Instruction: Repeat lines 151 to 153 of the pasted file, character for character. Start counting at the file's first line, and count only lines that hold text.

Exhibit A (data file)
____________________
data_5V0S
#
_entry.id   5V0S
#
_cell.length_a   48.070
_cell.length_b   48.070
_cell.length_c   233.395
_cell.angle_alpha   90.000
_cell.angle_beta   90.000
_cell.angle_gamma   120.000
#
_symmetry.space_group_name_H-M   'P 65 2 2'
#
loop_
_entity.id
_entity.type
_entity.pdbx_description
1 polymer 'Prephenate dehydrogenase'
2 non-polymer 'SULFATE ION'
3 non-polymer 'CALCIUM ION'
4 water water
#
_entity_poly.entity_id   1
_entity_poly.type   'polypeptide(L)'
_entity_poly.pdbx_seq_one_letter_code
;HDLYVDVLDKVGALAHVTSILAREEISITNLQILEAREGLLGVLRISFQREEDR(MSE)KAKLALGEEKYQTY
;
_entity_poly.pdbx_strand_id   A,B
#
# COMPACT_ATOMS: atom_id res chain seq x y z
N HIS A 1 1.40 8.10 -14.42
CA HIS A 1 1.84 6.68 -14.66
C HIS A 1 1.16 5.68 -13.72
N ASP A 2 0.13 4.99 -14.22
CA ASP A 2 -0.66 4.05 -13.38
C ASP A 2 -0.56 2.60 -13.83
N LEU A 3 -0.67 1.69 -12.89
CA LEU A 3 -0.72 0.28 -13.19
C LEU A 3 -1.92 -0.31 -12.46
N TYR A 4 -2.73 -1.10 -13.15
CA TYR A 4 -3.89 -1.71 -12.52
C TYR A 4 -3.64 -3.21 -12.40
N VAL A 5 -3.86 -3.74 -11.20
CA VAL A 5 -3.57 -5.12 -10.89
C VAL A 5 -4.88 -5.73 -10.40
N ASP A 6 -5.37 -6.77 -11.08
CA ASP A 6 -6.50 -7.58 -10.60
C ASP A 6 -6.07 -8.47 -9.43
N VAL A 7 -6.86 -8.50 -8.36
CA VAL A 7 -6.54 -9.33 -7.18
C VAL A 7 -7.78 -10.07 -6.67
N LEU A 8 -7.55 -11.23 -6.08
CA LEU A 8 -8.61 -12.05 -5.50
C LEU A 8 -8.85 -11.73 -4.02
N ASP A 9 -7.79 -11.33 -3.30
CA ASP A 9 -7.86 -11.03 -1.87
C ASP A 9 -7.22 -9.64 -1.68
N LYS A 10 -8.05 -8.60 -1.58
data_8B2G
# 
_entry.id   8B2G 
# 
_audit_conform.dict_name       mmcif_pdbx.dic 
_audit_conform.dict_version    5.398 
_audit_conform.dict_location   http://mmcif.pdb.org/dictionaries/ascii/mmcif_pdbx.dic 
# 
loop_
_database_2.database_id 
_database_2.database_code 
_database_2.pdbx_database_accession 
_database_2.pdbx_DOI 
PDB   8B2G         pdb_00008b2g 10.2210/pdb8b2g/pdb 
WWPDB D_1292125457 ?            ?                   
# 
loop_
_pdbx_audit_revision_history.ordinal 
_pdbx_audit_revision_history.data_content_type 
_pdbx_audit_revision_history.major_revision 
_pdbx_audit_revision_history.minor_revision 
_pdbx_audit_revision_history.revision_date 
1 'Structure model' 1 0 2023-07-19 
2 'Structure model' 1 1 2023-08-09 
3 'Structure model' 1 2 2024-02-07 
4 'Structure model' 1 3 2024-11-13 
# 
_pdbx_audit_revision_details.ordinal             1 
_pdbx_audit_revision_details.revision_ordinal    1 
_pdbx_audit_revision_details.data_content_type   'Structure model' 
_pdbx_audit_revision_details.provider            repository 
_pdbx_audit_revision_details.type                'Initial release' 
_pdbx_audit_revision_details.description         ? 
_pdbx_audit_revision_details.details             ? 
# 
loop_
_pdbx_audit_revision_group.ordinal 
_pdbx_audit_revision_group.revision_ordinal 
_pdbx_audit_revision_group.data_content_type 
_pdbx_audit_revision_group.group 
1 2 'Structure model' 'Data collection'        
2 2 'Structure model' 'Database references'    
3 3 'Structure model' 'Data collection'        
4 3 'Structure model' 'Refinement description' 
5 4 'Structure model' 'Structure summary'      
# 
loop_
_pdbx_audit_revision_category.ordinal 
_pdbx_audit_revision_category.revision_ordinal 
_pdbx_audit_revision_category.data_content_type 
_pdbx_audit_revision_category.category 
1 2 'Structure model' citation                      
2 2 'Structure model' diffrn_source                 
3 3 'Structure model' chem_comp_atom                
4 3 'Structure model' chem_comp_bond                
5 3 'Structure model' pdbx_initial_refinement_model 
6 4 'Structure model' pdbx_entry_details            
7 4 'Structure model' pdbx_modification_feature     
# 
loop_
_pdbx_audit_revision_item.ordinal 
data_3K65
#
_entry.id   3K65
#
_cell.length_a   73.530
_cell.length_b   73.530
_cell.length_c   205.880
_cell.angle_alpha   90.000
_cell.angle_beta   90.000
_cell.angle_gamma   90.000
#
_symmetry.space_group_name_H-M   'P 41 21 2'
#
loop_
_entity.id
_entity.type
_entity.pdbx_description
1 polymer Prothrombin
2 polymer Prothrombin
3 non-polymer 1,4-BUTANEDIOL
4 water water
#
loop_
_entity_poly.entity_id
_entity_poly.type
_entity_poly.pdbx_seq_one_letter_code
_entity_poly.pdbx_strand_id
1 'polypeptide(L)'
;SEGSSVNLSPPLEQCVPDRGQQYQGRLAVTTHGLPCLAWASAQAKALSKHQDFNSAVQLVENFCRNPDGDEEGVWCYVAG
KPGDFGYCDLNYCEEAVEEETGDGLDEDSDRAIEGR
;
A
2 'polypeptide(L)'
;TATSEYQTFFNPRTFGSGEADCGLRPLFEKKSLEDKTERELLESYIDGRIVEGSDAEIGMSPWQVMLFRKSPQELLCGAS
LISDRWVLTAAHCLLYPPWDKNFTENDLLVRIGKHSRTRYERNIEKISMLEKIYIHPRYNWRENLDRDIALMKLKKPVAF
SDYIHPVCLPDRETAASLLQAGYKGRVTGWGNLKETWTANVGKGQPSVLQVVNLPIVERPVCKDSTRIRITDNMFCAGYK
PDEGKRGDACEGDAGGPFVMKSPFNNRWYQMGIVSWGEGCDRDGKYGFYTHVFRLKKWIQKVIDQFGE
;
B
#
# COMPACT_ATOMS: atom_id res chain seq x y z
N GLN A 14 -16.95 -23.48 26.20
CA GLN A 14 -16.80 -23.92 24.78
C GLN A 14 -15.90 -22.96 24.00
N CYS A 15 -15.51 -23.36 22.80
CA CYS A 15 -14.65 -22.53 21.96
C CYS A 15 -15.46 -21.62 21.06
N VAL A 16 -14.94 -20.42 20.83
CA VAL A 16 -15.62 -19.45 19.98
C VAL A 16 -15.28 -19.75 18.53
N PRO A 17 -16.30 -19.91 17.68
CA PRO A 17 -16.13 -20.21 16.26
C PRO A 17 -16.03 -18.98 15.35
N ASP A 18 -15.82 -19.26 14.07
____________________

A
2 'polypeptide(L)'
;TATSEYQTFFNPRTFGSGEADCGLRPLFEKKSLEDKTERELLESYIDGRIVEGSDAEIGMSPWQVMLFRKSPQELLCGAS